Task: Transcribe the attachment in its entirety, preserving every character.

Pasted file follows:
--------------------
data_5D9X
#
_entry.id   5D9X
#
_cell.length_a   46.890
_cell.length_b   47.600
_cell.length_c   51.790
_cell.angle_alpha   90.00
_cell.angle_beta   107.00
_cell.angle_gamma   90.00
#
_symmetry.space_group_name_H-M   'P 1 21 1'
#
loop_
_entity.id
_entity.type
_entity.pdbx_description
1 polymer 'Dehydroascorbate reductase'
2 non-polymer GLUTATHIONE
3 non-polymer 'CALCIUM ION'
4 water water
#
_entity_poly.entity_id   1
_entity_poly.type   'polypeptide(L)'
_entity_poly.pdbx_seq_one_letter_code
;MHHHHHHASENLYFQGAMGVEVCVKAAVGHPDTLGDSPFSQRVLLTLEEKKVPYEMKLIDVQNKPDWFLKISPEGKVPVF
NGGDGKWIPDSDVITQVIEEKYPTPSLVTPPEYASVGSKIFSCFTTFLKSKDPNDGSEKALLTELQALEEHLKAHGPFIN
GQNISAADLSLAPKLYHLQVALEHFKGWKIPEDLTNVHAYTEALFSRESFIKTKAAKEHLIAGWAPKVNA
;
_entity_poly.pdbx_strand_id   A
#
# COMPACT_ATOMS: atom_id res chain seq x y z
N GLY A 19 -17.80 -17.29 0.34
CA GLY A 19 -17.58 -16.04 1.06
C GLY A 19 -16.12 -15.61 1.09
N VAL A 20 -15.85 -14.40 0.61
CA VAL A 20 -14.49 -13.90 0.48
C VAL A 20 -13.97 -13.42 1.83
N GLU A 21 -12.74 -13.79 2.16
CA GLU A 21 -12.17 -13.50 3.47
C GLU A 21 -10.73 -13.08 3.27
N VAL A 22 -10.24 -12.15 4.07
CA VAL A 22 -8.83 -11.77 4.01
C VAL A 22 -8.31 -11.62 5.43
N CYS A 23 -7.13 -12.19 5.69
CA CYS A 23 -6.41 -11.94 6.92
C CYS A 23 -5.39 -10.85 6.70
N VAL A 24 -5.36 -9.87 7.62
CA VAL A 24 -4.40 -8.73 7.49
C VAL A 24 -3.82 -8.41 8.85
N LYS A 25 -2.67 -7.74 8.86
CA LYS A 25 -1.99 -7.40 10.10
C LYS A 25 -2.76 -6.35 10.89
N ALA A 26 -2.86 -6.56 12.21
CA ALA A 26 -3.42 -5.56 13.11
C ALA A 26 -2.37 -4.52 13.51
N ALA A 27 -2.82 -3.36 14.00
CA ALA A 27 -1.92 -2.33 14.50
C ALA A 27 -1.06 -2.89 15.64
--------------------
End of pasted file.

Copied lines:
data_5D9X
#
_entry.id   5D9X
#
_cell.length_a   46.890
_cell.length_b   47.600
_cell.length_c   51.790
_cell.angle_alpha   90.00
_cell.angle_beta   107.00
_cell.angle_gamma   90.00
#
_symmetry.space_group_name_H-M   'P 1 21 1'
#
loop_
_entity.id
_entity.type
_entity.pdbx_description
1 polymer 'Dehydroascorbate reductase'
2 non-polymer GLUTATHIONE
3 non-polymer 'CALCIUM ION'
4 water water
#
_entity_poly.entity_id   1
_entity_poly.type   'polypeptide(L)'
_entity_poly.pdbx_seq_one_letter_code
;MHHHHHHASENLYFQGAMGVEVCVKAAVGHPDTLGDSPFSQRVLLTLEEKKVPYEMKLIDVQNKPDWFLKISPEGKVPVF
NGGDGKWIPDSDVITQVIEEKYPTPSLVTPPEYASVGSKIFSCFTTFLKSKDPNDGSEKALLTELQALEEHLKAHGPFIN
GQNISAADLSLAPKLYHLQVALEHFKGWKIPEDLTNVHAYTEALFSRESFIKTKAAKEHLIAGWAPKVNA
;
_entity_poly.pdbx_strand_id   A
#
# COMPACT_ATOMS: atom_id res chain seq x y z
N GLY A 19 -17.80 -17.29 0.34
CA GLY A 19 -17.58 -16.04 1.06
C GLY A 19 -16.12 -15.61 1.09
N VAL A 20 -15.85 -14.40 0.61
CA VAL A 20 -14.49 -13.90 0.48
C VAL A 20 -13.97 -13.42 1.83
N GLU A 21 -12.74 -13.79 2.16
CA GLU A 21 -12.17 -13.50 3.47
C GLU A 21 -10.73 -13.08 3.27
N VAL A 22 -10.24 -12.15 4.07
CA VAL A 22 -8.83 -11.77 4.01
C VAL A 22 -8.31 -11.62 5.43
N CYS A 23 -7.13 -12.19 5.69
CA CYS A 23 -6.41 -11.94 6.92
C CYS A 23 -5.39 -10.85 6.70
N VAL A 24 -5.36 -9.87 7.62
CA VAL A 24 -4.40 -8.73 7.49
C VAL A 24 -3.82 -8.41 8.85
N LYS A 25 -2.67 -7.74 8.86
CA LYS A 25 -1.99 -7.40 10.10
C LYS A 25 -2.76 -6.35 10.89
N ALA A 26 -2.86 -6.56 12.21
CA ALA A 26 -3.42 -5.56 13.11
C ALA A 26 -2.37 -4.52 13.51
N ALA A 27 -2.82 -3.36 14.00
CA ALA A 27 -1.92 -2.33 14.50
C ALA A 27 -1.06 -2.89 15.64